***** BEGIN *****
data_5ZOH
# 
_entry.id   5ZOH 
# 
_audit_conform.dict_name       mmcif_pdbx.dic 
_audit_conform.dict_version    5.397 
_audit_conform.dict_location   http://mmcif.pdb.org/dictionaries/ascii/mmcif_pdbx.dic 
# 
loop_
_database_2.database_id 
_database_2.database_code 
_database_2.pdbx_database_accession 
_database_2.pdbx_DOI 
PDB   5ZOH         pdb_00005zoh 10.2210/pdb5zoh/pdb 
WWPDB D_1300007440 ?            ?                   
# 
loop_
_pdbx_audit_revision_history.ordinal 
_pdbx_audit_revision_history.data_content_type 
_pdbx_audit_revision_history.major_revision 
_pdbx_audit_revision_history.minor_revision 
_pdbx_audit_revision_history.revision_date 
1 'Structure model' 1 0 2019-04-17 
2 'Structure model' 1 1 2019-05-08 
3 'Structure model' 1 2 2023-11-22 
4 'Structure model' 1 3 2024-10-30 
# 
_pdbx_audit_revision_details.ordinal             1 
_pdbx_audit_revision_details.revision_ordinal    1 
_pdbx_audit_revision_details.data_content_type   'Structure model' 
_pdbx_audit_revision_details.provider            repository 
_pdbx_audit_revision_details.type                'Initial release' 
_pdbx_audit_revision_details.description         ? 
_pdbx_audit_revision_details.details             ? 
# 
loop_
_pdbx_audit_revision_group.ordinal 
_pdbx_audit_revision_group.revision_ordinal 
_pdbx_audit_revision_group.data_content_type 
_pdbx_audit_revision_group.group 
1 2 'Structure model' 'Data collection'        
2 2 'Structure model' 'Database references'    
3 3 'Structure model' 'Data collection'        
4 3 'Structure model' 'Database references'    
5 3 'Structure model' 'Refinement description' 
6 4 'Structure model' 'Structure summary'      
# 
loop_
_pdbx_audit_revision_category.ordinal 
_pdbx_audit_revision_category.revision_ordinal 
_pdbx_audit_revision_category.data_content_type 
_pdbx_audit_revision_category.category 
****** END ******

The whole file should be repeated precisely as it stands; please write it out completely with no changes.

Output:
data_5ZOH
# 
_entry.id   5ZOH 
# 
_audit_conform.dict_name       mmcif_pdbx.dic 
_audit_conform.dict_version    5.397 
_audit_conform.dict_location   http://mmcif.pdb.org/dictionaries/ascii/mmcif_pdbx.dic 
# 
loop_
_database_2.database_id 
_database_2.database_code 
_database_2.pdbx_database_accession 
_database_2.pdbx_DOI 
PDB   5ZOH         pdb_00005zoh 10.2210/pdb5zoh/pdb 
WWPDB D_1300007440 ?            ?                   
# 
loop_
_pdbx_audit_revision_history.ordinal 
_pdbx_audit_revision_history.data_content_type 
_pdbx_audit_revision_history.major_revision 
_pdbx_audit_revision_history.minor_revision 
_pdbx_audit_revision_history.revision_date 
1 'Structure model' 1 0 2019-04-17 
2 'Structure model' 1 1 2019-05-08 
3 'Structure model' 1 2 2023-11-22 
4 'Structure model' 1 3 2024-10-30 
# 
_pdbx_audit_revision_details.ordinal             1 
_pdbx_audit_revision_details.revision_ordinal    1 
_pdbx_audit_revision_details.data_content_type   'Structure model' 
_pdbx_audit_revision_details.provider            repository 
_pdbx_audit_revision_details.type                'Initial release' 
_pdbx_audit_revision_details.description         ? 
_pdbx_audit_revision_details.details             ? 
# 
loop_
_pdbx_audit_revision_group.ordinal 
_pdbx_audit_revision_group.revision_ordinal 
_pdbx_audit_revision_group.data_content_type 
_pdbx_audit_revision_group.group 
1 2 'Structure model' 'Data collection'        
2 2 'Structure model' 'Database references'    
3 3 'Structure model' 'Data collection'        
4 3 'Structure model' 'Database references'    
5 3 'Structure model' 'Refinement description' 
6 4 'Structure model' 'Structure summary'      
# 
loop_
_pdbx_audit_revision_category.ordinal 
_pdbx_audit_revision_category.revision_ordinal 
_pdbx_audit_revision_category.data_content_type 
_pdbx_audit_revision_category.category 